11 April 2016

Should the word "internet" be capitalized ?

Not in this blog.  But apparently there are different styles, as reported in the Oxford Dictionaries blog:
The latest salvo in the capitalization wars came from the Associated Press Stylebook, which announced that as of June 1, the AP’s style will stipulate that internet and web (with reference to the World Wide Web) should be lowercased. The AP’s is not the first style guide to insist on downcasing internet; many other publications prefer the lowercase form as well. And yet, attentive readers may notice that the headword form in Oxford Dictionaries continues to harbor a capital I (at least for now).

The reason Oxford has retained the capital I is simple: evidence. Our research samples continue to show that the capitalized form of the word is slightly more common. Over the past few years, the proportion of evidence for the two forms in our monitor corpus has remained relatively steady from month to month, with capital-I Internet accounting for about 54% of all examples. Dictionaries are lagging indicators of language change, waiting for new usages to become settled before recording them, and this particular change is still underway...

Why did Internet come to be capitalized in the first place? In fact, the earliest use of the word, cited in the Oxford English Dictionary from 1974, was with a lowercase i. Initially, there were many internets—the word was used to refer to any computer network comprising or connecting a number of smaller networks; it later came to refer specifically to the global network we know today, which was distinguished as “the Internet” as opposed to “an internet”. It isn’t uncommon for words to take on a capitalized form in a particular meaning regarded as a proper noun (for instance, Americans style the foundational document of their federal government as “the Constitution”); however, in the case of “the Internet”, by the mid-1990s the original need for disambiguation was largely obsolete, and the capitalization convention began to strike some writers and editors as unnecessary, dated, and aesthetically unappealing.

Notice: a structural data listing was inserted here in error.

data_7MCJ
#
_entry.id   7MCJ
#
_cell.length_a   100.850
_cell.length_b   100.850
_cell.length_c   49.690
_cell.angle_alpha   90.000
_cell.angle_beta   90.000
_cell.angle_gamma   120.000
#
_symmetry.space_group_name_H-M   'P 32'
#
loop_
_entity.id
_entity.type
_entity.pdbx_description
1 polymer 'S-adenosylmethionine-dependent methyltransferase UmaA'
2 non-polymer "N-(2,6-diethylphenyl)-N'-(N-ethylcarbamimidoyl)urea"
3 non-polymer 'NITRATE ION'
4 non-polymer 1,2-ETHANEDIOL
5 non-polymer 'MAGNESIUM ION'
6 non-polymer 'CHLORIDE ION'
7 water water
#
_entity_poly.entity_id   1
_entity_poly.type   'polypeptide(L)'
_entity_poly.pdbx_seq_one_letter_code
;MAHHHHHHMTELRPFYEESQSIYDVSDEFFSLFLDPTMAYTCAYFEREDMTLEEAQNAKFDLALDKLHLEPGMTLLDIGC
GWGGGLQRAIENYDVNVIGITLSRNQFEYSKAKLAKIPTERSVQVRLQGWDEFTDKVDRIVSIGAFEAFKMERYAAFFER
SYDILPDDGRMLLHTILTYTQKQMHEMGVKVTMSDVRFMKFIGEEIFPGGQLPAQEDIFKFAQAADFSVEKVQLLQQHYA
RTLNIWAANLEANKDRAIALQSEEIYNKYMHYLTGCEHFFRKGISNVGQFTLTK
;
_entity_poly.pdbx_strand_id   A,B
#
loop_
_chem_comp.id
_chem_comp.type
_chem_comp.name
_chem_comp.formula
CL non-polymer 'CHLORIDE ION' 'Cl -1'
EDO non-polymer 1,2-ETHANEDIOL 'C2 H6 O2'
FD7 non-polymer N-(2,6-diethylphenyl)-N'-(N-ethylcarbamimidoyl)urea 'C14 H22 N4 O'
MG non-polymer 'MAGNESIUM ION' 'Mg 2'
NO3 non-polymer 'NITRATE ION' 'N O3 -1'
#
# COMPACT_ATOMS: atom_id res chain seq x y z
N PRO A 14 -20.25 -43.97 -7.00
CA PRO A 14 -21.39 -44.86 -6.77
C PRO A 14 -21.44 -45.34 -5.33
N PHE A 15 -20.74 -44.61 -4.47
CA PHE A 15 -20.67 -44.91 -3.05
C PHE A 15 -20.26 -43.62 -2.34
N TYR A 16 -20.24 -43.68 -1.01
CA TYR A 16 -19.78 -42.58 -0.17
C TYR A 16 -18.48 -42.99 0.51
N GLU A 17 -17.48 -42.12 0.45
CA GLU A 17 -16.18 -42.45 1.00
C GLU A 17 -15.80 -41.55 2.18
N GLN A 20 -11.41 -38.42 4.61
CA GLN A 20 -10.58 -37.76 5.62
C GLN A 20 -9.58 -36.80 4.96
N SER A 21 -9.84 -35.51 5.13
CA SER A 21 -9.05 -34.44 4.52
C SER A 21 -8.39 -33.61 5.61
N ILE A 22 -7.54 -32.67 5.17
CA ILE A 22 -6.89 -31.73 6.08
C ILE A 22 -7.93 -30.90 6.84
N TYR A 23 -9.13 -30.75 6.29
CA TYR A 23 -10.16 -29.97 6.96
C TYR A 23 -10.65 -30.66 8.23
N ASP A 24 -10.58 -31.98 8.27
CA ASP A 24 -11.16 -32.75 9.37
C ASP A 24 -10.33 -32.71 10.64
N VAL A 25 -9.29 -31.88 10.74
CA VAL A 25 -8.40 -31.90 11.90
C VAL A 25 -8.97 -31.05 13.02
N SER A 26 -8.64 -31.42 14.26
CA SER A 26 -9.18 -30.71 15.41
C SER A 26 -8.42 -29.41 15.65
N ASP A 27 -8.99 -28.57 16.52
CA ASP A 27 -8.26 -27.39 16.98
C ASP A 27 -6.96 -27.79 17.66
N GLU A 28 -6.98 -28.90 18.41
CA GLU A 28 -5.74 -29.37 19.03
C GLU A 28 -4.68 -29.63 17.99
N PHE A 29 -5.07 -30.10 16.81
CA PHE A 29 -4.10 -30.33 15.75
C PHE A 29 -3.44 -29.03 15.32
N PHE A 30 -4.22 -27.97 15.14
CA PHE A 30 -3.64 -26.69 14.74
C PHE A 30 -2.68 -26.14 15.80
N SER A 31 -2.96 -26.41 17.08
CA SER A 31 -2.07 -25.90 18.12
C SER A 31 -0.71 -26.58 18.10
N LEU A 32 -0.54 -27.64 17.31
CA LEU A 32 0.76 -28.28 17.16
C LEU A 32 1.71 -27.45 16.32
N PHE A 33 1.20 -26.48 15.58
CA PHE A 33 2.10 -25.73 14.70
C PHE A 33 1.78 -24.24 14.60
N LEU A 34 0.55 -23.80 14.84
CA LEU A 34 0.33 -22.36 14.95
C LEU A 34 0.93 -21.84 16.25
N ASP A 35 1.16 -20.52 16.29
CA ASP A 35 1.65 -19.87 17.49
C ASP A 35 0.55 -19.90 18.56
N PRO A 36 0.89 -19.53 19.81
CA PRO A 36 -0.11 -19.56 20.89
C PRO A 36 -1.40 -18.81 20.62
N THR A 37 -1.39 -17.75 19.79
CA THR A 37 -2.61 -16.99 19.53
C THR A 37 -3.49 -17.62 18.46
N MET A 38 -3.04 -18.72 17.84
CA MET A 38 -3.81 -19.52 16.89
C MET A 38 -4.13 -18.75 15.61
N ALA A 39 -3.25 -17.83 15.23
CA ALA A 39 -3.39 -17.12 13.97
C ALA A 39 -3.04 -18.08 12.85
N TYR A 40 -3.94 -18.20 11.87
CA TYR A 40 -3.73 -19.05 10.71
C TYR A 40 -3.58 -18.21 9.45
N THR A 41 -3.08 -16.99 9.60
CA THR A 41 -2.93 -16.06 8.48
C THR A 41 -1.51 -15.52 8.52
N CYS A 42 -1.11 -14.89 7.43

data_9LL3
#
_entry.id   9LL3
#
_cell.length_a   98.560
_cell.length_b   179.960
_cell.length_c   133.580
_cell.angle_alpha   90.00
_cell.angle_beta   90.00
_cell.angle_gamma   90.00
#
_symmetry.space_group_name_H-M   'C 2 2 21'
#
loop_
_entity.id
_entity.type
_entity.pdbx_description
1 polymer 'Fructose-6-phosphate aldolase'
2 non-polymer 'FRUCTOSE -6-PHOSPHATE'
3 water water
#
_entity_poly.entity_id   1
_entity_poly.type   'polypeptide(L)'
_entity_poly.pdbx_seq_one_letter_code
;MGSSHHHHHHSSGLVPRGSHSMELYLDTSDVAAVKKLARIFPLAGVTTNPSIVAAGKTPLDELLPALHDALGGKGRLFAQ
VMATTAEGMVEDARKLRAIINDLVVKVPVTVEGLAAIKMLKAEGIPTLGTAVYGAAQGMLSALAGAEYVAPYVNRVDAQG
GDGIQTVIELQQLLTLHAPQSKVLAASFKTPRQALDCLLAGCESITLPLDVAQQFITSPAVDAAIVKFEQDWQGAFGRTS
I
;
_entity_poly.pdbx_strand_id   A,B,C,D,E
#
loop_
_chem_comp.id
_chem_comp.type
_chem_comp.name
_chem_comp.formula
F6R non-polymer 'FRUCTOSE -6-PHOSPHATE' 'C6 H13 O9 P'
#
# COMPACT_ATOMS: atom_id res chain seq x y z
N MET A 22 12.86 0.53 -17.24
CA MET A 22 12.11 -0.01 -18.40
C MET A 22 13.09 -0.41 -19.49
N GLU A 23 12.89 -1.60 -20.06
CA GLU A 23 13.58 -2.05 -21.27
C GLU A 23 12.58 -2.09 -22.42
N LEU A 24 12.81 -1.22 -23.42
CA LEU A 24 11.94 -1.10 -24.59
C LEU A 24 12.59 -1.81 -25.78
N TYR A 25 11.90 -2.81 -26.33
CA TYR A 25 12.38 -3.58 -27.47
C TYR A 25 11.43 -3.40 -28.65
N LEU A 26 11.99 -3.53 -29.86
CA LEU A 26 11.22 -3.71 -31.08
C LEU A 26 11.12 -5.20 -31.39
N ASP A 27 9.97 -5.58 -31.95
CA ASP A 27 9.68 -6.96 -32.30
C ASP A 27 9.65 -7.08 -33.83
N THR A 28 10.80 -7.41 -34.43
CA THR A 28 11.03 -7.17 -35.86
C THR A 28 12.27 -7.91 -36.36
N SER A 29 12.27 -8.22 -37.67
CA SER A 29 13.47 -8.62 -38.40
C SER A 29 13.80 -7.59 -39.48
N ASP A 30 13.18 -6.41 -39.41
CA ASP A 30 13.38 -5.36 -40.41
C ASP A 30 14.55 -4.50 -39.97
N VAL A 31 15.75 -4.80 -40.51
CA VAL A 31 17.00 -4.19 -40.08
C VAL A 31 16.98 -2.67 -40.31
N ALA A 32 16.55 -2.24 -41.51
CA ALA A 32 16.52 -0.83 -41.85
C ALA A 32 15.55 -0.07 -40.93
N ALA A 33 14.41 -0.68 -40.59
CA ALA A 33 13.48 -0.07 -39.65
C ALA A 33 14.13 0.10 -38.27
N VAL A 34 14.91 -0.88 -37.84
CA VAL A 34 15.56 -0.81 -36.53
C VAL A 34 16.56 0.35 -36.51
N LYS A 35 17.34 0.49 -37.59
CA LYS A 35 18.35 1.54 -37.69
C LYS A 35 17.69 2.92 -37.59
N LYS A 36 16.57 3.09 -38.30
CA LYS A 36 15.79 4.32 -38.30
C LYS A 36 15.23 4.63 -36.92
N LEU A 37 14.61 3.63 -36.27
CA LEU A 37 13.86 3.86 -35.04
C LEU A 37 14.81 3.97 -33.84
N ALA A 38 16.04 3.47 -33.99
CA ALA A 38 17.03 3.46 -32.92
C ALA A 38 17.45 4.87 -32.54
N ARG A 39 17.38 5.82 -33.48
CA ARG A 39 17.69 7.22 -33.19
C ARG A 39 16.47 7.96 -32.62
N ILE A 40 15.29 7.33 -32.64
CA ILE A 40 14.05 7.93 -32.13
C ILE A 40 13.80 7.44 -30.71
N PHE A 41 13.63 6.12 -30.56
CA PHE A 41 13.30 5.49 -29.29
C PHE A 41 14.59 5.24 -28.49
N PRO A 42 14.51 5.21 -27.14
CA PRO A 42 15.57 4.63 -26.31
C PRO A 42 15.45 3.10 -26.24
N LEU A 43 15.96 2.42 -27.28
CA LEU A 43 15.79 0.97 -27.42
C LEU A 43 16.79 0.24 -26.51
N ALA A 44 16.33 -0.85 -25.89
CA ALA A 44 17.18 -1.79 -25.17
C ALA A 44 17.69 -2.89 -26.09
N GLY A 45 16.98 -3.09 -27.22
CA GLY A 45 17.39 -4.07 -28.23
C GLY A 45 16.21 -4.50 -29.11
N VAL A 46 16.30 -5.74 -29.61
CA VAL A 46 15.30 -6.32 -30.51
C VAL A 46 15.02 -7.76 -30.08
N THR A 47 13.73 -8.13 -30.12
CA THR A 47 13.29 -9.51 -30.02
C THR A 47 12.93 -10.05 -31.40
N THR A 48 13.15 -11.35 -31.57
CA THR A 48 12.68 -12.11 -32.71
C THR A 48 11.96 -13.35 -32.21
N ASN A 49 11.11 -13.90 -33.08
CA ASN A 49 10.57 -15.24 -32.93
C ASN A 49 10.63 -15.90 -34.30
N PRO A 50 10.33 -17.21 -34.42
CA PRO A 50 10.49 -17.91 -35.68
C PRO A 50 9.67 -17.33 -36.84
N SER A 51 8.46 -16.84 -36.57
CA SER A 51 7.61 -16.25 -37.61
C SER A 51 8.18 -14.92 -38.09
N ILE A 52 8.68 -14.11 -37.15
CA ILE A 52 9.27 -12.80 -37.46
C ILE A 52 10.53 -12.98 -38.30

We are now in the midst of stylistic change with respect to the capitalization of Internet, but the process is proceeding in patchwork fashion and is far from complete.


  1. An editor once instructed me, "Internet when referring to the global network (i.e. the World Wide Web), internet when referring to large private networks." I never quite got it; maybe back then corporations ran their own internets rather than use The Internet. At any rate it was the sort of fine distinction guaranteed to be ignored, like "may/can" or "shall/will."

  2. Isn't similar to Sun ("our" sun from our solar system) and sun (any "sun" from any other solar system)? Similar to the Moon (Earth's moon) and moon of other planet.

  3. One always capitalizes deities.



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